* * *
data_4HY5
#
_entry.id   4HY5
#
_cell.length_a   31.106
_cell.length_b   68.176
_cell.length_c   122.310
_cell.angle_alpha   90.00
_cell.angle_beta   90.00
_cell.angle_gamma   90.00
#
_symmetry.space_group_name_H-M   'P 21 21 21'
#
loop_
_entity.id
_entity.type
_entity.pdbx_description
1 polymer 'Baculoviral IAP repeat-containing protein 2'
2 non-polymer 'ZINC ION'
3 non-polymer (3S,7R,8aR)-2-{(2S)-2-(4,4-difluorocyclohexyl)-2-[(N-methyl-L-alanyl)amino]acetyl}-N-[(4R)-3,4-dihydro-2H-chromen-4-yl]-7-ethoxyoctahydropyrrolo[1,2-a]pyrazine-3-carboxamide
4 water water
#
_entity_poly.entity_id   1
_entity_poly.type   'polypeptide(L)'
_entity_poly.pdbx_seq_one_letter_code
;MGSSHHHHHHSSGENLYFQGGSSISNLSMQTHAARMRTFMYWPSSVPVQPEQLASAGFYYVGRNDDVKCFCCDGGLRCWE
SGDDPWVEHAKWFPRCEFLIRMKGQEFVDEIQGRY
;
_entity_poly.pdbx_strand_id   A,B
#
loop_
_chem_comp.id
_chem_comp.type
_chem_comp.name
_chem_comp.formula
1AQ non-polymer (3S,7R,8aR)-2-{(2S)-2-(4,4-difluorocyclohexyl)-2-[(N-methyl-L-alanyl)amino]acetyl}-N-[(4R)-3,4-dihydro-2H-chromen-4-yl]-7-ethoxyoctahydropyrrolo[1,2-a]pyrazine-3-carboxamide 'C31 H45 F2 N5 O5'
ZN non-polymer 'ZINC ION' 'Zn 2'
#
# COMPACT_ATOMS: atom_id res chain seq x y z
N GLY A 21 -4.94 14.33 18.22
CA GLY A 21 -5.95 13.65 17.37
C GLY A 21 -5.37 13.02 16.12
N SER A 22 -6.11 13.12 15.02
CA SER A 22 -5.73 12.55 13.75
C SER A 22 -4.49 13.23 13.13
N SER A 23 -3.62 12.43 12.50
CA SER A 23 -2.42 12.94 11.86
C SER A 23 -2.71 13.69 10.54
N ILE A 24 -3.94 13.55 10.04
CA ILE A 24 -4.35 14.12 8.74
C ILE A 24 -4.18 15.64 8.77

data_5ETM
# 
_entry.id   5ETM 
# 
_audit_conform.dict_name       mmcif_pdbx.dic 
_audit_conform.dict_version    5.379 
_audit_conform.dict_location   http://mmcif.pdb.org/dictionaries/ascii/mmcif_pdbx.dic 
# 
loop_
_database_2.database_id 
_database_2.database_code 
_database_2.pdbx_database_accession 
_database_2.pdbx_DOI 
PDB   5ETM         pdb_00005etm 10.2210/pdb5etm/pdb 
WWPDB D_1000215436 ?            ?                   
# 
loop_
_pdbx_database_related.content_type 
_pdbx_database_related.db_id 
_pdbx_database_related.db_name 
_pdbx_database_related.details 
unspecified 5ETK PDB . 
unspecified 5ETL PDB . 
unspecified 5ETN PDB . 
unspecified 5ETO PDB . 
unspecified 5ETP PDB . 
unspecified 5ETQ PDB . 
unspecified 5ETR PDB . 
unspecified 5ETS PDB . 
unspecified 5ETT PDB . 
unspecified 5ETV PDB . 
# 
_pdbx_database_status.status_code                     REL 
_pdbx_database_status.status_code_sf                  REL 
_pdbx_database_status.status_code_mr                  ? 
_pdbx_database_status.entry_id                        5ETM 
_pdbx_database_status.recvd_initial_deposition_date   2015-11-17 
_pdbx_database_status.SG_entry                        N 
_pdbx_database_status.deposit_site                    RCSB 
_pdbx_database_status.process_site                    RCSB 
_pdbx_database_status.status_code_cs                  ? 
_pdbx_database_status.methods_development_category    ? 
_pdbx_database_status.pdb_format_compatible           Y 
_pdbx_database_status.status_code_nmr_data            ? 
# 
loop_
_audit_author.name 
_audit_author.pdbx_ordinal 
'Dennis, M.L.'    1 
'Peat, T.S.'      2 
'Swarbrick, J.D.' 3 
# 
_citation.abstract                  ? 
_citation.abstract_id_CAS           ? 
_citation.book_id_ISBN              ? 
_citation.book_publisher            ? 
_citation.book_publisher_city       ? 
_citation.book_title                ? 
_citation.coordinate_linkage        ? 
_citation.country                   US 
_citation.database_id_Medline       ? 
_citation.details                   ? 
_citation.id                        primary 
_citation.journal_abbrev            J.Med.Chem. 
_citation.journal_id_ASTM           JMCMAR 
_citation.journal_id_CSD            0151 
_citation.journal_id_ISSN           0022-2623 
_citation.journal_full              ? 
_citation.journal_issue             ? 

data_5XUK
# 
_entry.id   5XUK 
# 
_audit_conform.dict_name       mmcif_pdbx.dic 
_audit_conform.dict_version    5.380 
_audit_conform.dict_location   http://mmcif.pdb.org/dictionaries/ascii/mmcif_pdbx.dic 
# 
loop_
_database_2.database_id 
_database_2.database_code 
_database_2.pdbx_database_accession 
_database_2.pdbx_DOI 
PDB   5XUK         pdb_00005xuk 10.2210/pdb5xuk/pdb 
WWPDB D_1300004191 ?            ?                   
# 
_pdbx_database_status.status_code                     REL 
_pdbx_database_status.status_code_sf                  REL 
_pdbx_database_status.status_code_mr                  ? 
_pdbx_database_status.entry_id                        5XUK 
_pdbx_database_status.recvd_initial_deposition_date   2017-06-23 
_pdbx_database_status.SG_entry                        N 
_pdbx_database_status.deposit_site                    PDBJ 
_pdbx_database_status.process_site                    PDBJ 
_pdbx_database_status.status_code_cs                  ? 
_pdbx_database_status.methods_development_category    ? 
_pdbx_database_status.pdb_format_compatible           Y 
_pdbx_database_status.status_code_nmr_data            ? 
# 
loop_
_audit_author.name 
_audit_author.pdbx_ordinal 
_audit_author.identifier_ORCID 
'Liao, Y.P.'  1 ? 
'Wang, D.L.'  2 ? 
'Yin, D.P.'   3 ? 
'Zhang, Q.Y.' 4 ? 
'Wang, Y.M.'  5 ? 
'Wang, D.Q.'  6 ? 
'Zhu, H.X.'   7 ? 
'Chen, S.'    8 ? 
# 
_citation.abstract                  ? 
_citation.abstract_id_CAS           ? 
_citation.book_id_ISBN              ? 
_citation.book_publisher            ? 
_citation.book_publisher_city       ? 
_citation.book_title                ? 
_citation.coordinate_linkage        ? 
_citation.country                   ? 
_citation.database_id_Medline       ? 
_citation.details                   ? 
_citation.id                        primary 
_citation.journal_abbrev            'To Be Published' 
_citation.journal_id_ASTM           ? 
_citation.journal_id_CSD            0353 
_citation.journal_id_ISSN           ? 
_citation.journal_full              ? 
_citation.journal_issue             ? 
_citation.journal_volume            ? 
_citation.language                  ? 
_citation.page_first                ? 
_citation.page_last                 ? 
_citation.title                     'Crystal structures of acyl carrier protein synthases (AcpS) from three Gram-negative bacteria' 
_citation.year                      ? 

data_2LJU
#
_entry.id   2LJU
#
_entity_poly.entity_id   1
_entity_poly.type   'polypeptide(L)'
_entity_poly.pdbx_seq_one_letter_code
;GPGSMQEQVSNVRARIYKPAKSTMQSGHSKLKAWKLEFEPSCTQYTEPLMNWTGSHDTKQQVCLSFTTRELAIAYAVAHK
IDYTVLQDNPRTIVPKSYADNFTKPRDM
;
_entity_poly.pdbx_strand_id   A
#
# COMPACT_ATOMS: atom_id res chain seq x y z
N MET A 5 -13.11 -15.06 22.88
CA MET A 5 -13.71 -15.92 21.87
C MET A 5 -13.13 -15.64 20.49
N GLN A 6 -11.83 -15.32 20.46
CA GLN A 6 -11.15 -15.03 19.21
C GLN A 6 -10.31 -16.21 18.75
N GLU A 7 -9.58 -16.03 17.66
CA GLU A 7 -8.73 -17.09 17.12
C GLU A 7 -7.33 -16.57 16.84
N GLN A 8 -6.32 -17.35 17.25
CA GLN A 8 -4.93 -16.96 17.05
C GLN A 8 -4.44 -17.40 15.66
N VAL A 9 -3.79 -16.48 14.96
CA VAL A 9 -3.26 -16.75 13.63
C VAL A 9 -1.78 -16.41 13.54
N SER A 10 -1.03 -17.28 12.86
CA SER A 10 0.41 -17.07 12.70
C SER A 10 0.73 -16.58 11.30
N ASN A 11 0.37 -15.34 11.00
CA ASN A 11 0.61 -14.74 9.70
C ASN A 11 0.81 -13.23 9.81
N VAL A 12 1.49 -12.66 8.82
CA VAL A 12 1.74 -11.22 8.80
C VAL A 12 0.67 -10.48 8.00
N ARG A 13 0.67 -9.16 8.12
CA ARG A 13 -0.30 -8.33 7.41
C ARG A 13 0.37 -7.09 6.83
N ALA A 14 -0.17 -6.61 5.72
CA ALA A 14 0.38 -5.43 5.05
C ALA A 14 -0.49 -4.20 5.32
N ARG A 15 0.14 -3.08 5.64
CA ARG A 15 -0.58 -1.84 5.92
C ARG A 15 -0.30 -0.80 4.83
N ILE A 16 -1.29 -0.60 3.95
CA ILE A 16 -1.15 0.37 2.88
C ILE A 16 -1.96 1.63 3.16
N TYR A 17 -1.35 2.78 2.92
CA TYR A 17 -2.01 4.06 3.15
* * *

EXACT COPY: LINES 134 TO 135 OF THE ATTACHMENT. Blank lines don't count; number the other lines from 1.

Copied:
PDB   5XUK         pdb_00005xuk 10.2210/pdb5xuk/pdb 
WWPDB D_1300004191 ?            ?                   